Still not sure why I got the funky texture, though. Possibly it was just the one I retained - I’ll have to ask the kids to report back how theirs were.

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Ok, I had to go there and see Guga open it up. I am glad I saw this on Youtube and not in person. He tried to stay in the room but…

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Okay, time for some fun stuff…

Guga did do a 30 day, MSG-packed dry brine of a standing rib roast:

“Uncle Roger” reviews Guga’s video. [note some “F-bombs”] Whole thing is fun but the first time stamp (below) was a moment that made me chuckle out loud.

Then he got to this part, why doesn’t Guga donate a knife to Kay’s Cooking (about 25 seconds):

That made me want to track down the video on Kay’s Cooking that he was talking about. Whoosh what a mess! (“I didn’t know you could make garlic look like it live through Chernobyl.”)


Thanks for finding it. I saw this a couple years back and looks like I’d added some detail (them leaving the room) that didn’t actually happen - like you said, though, glad I wasn’t there in person!

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Thank you for this answer. I don’t brine anything except frozen shrimp sometimes, but I wanted to know the answer to that question.

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This exactly describes the texture of the wonderful-looking steaks my grandfather used to ruin by using Accent to season it ahead of time. He refused to cook them without it. What a shame!

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Yikes! That smelly stuff with long sous vide is … quite remarkable, but I didn’t think it was unsafe. I thought it was related to surface bacteria. I forget the specifics but not the aroma.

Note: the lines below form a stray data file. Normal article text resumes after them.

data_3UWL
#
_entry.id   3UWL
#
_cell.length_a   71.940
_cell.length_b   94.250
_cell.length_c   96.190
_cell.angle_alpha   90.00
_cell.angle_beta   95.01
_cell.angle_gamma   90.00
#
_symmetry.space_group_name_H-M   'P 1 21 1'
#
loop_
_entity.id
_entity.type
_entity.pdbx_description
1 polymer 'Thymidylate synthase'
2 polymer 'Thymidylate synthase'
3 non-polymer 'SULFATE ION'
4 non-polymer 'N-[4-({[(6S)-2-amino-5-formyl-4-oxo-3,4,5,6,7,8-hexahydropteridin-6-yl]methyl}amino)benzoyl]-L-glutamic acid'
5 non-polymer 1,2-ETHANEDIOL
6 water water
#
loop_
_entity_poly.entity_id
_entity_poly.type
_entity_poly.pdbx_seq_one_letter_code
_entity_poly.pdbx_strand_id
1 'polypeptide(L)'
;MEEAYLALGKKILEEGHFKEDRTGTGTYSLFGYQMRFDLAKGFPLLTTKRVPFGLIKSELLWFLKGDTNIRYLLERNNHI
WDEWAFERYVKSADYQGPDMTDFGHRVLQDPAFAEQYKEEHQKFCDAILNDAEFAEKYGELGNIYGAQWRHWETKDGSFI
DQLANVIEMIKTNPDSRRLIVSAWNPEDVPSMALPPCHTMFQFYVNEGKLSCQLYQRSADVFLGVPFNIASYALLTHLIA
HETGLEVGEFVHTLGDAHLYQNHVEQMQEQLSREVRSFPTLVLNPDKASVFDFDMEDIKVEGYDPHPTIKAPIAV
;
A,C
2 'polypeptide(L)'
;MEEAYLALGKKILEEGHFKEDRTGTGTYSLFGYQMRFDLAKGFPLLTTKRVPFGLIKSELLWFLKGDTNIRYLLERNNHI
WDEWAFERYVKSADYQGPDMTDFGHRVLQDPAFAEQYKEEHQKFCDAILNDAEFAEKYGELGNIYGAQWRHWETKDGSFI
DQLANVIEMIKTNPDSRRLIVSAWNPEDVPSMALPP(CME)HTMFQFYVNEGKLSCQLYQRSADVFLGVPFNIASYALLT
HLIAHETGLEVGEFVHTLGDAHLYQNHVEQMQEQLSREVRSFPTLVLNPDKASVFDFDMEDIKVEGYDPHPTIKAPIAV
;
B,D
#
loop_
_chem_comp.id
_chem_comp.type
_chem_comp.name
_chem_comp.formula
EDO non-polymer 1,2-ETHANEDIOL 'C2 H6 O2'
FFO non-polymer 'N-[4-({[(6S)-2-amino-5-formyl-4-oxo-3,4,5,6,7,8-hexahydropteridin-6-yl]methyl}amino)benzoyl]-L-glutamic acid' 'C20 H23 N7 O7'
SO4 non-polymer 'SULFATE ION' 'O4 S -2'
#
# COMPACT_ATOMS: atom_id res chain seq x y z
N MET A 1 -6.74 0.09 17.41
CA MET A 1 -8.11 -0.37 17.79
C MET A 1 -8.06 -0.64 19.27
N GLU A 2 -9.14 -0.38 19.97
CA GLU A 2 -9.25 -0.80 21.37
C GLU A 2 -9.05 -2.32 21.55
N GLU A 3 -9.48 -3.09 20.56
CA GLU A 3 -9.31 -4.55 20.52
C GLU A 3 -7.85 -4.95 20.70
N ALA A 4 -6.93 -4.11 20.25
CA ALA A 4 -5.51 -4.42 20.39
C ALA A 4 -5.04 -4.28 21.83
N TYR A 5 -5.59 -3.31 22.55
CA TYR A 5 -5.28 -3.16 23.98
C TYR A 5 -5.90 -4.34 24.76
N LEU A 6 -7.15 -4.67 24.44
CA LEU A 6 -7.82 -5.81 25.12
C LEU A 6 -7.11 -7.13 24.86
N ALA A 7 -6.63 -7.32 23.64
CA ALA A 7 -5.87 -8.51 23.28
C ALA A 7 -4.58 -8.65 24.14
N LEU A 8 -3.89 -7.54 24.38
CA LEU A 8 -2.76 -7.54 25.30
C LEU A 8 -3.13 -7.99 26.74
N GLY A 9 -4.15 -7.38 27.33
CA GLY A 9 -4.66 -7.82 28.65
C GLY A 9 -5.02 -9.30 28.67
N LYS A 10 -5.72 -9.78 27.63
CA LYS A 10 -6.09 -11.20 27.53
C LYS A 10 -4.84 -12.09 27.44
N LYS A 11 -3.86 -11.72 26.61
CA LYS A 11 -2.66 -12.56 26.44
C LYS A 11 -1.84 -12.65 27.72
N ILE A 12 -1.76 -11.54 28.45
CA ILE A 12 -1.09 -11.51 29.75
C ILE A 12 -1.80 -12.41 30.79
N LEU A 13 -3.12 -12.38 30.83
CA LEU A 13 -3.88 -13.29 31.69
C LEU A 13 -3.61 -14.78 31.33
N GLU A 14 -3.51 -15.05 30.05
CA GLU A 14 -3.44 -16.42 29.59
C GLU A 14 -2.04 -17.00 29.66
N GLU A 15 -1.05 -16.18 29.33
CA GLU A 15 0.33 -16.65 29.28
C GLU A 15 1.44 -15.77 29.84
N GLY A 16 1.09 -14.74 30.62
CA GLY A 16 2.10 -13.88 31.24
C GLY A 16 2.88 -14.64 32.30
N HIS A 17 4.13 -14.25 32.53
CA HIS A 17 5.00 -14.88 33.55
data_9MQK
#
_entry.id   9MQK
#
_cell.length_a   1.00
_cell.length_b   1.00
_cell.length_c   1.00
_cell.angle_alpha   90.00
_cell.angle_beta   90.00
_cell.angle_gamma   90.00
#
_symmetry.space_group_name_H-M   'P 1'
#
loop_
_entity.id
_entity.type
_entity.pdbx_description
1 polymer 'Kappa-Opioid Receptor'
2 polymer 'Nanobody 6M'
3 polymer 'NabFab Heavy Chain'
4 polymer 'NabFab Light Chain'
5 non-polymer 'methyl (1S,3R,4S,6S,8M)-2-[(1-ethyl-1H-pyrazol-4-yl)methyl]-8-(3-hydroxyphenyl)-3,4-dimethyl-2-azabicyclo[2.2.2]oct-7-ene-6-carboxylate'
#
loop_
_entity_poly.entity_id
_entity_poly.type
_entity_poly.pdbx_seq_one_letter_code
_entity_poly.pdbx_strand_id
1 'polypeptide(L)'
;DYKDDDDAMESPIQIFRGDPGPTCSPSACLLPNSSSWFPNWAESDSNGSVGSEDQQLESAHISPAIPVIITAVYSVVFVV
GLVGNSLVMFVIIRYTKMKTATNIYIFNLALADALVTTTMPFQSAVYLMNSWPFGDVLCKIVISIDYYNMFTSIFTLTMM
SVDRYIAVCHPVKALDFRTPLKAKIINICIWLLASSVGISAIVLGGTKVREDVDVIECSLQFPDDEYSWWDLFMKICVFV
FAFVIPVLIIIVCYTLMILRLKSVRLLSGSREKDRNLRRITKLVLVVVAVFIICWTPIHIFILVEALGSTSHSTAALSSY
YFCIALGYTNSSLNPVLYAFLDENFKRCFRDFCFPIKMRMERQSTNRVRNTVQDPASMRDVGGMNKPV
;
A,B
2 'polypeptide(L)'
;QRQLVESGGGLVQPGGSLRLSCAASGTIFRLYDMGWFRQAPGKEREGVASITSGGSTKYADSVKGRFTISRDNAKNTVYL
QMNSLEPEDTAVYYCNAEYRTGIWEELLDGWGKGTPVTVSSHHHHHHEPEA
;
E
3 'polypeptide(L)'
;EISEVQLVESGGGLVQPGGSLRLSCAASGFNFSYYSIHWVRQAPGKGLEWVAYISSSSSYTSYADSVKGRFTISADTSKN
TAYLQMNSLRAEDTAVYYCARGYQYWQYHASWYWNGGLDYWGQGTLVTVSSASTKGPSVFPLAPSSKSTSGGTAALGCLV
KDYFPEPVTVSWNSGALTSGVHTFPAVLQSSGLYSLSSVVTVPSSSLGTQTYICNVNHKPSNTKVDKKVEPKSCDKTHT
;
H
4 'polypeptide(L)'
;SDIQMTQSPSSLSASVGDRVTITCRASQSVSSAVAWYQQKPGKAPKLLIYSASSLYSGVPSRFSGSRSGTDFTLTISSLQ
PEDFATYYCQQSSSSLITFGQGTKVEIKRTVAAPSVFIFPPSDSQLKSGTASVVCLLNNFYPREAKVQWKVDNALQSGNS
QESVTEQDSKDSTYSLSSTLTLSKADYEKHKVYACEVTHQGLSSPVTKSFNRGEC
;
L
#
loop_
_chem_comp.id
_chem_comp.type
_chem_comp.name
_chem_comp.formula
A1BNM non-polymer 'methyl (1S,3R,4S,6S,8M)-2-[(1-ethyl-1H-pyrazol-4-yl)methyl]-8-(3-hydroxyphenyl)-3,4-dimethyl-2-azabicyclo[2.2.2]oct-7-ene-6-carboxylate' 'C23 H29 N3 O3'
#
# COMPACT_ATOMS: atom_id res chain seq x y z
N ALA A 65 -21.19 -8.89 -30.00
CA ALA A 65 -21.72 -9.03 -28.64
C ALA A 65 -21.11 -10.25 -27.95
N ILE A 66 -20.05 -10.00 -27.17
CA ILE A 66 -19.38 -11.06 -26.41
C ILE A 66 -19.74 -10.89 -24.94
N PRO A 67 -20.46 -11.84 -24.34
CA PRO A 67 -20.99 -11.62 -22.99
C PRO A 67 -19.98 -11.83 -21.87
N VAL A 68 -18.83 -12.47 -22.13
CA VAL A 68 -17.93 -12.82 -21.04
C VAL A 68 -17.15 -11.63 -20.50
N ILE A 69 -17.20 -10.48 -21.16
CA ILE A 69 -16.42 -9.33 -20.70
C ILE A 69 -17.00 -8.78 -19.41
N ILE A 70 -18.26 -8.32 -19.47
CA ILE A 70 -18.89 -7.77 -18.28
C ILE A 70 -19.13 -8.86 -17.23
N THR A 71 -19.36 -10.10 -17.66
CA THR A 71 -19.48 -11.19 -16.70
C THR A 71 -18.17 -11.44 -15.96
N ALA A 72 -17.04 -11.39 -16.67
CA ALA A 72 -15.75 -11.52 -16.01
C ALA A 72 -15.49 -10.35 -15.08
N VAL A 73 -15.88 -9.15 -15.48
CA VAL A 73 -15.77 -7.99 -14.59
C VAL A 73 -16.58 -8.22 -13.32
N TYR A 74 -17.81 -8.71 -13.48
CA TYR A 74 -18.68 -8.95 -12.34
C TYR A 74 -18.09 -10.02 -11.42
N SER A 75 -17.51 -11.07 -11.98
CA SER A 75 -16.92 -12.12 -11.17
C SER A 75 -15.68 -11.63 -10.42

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Thanks - good to know. The weird thing is Guga dry brining in MSG and reporting it was great.

Daughter and SIL say theirs were great, other daughter said one was great and one was off-texture.

It’s possible that because the MSG was near the container’s end (and notably finer than the stuff at the top of the container) that it didn’t stay mixed well with the kosher salt and fell toward the bottom of the bowl as I pinched/pinched/pinched, meaning some steaks were relatively heavy salt/low MSG and the others - those ending up with the funky texture - had the opposite.

I think I’m going to give this one more test with 2 steaks side/side, one all salt, the other 80/20 MSG and see what happens. But my expectation is this will tell me to stop trying to use it in dry brine.

Here’s another interesting one from Guga. Just before cooking all 3 steaks get S&P and garlic powder, one gets an additional dose of MSG, and one gets an application of a natural MSG-laden powder that he made by grinding up kombu and dried tomatoes, anchovies, parm, garlic, etc.

He and his tasters thought the MSG was better than plain S&P, and thought his natural MSG was the very best. But I wonder how much of the differences might be owing to the 2 test steaks having overall more salt (same amount of kosher as control, plus MSG atop), and in the case of steak 3, a lot of natural flavors besides just the naturally occurring MSG.

I also wonder how he got the kombu ground. What I have on hand for dashi-making is incredibly tough and I think it’d wreck my spice grinder. Maybe he broke it down into smaller pieces first. But I might try this rub sometime.

Returning to this about a month later, back then I had cut some top sirloin steaks fairly thick (about 4 cm) and dry brined with the combo kosher salt and MSG (new container), and after the liquid resorbed I froze them. I cooked 2 yesterday for a daughter to take back to college and cooked 2 tonight for dinner.

The 2 that I cooked tonight and one of my daughter’s had normal texture (I filched a piece of one of hers to check - not the mealy texture mentioned above). I’ve asked her to let me know about the other.

But it seems the jury is still out on pre-seasoning with MSG. OTOH, it’s not worth making a mistake again, so I think I’ll just give it up.